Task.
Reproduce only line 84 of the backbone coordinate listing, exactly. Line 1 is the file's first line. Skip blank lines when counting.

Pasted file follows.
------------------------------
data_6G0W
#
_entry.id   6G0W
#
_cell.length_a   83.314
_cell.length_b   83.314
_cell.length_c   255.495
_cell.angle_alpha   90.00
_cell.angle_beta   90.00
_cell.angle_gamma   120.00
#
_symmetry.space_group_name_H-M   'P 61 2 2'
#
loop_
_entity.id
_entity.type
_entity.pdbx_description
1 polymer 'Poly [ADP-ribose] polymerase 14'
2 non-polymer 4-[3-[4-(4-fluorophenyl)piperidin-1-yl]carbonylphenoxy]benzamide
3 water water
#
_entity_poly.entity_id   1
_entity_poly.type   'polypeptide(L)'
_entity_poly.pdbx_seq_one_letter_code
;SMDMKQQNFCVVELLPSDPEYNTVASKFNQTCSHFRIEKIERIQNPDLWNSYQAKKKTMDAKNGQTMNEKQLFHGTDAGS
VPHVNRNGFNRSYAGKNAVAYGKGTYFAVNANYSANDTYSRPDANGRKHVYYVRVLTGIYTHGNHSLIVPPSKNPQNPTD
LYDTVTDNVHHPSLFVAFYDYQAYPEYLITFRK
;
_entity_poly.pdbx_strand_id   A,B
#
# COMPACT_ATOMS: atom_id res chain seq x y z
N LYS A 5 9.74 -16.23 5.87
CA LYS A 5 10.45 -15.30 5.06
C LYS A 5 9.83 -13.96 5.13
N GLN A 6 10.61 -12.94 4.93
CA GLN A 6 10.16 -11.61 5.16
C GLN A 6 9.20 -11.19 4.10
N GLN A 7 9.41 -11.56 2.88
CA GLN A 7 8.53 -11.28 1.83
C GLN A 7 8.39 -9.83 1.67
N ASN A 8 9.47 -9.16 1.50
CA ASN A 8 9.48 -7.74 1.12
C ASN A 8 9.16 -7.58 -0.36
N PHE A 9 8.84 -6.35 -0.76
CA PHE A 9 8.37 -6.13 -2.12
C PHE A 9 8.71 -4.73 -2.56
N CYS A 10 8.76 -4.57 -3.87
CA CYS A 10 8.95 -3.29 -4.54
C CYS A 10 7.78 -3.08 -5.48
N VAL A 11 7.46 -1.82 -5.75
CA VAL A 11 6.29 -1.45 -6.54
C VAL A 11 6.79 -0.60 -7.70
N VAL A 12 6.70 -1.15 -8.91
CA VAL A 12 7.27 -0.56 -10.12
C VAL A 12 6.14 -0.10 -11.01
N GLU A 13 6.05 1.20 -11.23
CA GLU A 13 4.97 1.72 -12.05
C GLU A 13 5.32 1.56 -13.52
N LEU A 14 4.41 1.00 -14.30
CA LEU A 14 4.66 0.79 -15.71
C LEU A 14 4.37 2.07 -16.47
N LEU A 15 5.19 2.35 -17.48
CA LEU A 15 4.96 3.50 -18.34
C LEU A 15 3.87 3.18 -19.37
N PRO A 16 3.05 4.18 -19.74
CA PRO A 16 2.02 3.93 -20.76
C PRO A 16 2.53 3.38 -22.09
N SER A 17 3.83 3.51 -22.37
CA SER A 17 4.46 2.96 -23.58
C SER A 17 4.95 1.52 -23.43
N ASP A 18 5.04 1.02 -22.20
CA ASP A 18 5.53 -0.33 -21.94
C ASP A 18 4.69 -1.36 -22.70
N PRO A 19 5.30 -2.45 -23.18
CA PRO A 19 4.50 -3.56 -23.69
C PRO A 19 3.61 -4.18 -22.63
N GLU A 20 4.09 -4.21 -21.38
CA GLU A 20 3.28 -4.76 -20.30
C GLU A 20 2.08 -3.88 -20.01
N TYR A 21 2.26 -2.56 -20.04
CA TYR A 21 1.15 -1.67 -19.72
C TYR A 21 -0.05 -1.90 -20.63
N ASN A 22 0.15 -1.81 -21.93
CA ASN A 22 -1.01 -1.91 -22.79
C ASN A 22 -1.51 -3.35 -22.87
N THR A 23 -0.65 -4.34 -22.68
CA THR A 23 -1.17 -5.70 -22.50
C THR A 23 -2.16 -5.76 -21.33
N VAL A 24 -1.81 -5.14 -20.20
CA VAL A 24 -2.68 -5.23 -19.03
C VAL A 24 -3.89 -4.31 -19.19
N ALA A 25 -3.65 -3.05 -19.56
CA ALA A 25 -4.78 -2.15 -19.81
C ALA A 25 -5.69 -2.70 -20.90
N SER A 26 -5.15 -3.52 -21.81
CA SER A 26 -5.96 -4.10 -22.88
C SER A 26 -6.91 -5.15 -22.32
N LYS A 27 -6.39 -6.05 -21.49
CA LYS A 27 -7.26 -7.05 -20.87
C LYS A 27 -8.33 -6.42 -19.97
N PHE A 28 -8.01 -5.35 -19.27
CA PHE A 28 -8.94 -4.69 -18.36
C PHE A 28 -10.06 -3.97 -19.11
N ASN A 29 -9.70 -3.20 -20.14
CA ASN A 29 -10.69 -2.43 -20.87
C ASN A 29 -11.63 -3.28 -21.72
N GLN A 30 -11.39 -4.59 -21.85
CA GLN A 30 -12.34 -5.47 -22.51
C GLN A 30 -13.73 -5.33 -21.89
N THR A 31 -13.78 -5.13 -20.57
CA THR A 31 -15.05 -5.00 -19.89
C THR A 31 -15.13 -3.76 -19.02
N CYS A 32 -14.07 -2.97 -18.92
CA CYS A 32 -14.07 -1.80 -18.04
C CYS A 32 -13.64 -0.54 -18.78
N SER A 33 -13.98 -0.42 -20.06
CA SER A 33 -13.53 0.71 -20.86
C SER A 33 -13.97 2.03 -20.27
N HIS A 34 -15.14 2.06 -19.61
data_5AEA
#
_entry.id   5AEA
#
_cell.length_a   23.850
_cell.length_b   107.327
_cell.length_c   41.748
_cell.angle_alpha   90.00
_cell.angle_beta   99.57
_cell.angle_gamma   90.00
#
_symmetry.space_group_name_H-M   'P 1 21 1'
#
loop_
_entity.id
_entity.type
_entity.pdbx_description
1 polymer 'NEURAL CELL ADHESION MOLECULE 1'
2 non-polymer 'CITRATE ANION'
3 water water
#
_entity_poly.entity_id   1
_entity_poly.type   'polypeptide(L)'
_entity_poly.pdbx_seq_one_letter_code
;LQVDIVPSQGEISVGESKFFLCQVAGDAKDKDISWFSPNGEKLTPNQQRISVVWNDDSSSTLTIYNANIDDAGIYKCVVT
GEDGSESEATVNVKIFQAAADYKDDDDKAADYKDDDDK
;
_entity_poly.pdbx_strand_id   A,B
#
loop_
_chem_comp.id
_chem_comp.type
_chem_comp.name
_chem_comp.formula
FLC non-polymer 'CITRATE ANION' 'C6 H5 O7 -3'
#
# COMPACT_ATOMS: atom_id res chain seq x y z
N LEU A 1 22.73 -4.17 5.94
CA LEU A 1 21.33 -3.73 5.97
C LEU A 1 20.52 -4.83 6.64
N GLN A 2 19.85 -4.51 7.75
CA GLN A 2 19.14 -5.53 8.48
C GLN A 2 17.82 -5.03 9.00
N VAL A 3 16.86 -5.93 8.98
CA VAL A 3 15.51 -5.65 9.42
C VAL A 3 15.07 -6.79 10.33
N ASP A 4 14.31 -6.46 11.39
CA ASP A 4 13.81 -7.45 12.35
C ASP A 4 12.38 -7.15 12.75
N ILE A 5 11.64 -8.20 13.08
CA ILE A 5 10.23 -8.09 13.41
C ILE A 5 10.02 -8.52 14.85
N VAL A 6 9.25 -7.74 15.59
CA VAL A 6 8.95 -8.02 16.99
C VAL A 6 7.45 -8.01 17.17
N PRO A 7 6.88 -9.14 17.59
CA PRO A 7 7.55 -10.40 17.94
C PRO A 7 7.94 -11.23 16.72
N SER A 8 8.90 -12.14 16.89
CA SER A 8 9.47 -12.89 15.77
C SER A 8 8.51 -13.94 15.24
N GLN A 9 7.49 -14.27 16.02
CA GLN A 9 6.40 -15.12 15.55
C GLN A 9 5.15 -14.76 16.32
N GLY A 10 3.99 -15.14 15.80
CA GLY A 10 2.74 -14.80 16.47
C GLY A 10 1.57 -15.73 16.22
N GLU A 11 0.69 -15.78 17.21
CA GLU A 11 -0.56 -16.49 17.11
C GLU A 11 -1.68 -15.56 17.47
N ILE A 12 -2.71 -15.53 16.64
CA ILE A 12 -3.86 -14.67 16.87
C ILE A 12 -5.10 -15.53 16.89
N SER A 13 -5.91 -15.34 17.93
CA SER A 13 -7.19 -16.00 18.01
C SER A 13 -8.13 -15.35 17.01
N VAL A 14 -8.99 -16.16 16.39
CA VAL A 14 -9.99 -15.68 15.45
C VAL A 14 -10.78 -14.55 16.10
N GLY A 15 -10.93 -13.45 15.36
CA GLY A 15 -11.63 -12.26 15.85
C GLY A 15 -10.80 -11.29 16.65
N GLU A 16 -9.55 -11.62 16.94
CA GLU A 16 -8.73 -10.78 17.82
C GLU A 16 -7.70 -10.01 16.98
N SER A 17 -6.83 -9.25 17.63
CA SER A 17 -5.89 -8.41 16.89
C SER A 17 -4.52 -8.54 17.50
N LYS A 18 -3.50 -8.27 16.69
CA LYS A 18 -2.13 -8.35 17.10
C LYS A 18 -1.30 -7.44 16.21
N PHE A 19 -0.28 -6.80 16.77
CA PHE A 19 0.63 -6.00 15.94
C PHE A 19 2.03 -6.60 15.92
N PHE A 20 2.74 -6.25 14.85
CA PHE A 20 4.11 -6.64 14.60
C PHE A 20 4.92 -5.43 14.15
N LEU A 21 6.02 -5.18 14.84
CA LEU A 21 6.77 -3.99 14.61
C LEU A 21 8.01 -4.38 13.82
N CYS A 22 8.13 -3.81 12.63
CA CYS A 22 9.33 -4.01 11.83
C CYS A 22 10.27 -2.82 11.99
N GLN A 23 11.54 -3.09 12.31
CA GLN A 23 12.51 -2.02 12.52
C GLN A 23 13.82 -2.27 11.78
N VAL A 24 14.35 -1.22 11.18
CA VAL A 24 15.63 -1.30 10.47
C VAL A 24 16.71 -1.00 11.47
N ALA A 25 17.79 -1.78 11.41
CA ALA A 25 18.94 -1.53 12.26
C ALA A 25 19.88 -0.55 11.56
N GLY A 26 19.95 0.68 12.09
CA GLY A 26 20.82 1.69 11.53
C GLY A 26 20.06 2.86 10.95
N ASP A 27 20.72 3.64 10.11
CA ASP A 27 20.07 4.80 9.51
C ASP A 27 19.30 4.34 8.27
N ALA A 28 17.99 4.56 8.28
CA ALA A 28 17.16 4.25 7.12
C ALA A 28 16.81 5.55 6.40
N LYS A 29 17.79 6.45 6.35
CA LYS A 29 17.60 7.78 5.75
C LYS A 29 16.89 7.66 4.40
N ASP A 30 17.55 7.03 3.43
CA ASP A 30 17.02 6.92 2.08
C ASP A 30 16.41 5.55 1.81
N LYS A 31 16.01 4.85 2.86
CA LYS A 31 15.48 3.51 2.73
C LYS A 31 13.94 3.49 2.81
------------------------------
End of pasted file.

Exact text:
CA ASN A 22 -1.01 -1.91 -22.79